I lead a team of 20 or so search engine optimization consultants that do on-site optimizing for 200 or so web sites per month (we design, build and host web sites and on-line advertising programs for attorneys and law firms). So technical requirements are minimal. Even experience is less important than DESIRE to learn the business. We have the capacity and desire to build a team of great SEM consultants.

That said, I am focused now on defining the job tasks first and the softer skill set second.

As Mark suggested during the cast, I have asked for team feedback on the tasks performed and have drilled down into the specifics at hand. I have a rough draft about to be corculated for additional feedback from the team.

Naturally, this will be a living document, evolving on a quarterly or so basis.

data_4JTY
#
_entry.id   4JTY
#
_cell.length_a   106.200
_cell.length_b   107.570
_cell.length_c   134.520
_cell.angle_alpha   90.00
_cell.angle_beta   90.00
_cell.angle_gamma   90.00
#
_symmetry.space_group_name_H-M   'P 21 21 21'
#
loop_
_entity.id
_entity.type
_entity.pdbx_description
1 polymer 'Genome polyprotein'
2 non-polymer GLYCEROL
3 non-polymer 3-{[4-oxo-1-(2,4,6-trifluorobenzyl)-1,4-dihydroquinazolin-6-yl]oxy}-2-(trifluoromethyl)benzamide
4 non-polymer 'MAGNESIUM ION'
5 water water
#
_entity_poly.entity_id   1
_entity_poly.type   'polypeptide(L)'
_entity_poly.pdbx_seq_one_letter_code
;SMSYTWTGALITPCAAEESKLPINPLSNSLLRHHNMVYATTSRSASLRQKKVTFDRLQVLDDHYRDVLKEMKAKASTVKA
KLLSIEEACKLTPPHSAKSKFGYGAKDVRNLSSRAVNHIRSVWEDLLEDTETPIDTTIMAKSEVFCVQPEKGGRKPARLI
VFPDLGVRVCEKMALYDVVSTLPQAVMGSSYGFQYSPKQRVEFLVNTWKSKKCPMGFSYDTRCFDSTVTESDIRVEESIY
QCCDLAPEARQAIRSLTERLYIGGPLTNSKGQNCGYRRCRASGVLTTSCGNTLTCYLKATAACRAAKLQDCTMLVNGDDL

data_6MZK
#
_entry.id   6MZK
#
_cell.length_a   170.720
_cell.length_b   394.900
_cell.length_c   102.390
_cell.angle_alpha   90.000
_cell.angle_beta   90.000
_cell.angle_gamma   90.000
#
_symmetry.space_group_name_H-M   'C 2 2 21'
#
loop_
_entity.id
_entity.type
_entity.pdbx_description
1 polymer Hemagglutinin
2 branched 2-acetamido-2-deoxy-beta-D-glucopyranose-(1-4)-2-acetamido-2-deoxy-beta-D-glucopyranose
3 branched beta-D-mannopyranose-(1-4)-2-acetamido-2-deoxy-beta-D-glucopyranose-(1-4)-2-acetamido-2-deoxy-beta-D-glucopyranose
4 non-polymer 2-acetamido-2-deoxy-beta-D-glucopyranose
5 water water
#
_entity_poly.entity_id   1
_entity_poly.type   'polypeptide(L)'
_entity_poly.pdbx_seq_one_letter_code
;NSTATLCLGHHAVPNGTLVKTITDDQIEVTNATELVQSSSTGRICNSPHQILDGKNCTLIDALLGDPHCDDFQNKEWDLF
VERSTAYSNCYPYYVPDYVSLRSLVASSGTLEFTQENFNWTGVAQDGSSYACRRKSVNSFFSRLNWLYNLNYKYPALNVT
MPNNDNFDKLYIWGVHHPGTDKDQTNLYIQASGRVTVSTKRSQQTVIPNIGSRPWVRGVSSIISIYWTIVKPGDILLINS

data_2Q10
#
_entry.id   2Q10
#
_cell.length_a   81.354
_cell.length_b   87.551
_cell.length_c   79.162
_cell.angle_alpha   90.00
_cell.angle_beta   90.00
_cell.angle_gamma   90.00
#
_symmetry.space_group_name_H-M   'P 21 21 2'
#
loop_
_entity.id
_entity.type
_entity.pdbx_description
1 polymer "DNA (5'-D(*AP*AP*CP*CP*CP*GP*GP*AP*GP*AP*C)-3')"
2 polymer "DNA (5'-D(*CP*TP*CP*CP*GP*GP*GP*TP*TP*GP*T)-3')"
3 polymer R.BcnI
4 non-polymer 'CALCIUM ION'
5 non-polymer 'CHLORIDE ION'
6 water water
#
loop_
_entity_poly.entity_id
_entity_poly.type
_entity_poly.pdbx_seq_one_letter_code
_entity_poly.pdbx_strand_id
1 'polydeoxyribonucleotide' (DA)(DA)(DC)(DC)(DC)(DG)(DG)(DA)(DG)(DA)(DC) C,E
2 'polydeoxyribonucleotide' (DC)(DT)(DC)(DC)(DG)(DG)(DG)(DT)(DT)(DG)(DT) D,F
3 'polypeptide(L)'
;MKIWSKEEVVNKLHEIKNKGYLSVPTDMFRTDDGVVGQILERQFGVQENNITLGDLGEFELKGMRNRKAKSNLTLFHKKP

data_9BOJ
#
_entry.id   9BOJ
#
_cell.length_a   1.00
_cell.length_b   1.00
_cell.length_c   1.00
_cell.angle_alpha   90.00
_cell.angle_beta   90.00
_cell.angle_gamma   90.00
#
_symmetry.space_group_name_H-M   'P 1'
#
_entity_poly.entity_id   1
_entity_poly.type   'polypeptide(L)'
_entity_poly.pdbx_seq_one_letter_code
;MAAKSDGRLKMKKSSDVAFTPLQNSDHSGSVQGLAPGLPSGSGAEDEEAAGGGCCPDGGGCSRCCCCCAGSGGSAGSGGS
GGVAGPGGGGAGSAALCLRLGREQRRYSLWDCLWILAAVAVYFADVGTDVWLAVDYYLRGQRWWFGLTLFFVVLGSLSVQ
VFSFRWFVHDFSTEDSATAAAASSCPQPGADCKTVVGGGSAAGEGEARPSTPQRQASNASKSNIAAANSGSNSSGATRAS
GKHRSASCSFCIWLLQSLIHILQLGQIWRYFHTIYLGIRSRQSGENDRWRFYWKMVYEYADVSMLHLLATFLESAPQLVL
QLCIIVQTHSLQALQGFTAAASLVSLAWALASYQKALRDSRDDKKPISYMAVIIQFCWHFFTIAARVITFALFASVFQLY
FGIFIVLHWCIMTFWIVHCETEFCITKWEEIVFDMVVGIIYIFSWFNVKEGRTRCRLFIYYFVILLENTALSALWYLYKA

I was just wondering whether there were some best practices I might overlook unknowingly......

Naturally, once I have one job description captured, I have to move onto the next - a team lead position I need to hire for! Agh! It never ends!

Thanks again, Brian, for the ideas.

Sean

Mark's picture

Brian's post is EXCEPTIONAL. I immediately thought of the internal and external differentials. I wouldn't try to do both... in fact, I wouldn't worry too much about the internal one if there's HR to do it. If there's no HR, there's surely no one tying the JD into every other system, so the external piece is what you want.

(The caveat is that you'll write a review including this, but if it's a new role, it WILL CHANGE, and re-writing it makes using the review as a factor in creating NOW an unnecessary step.)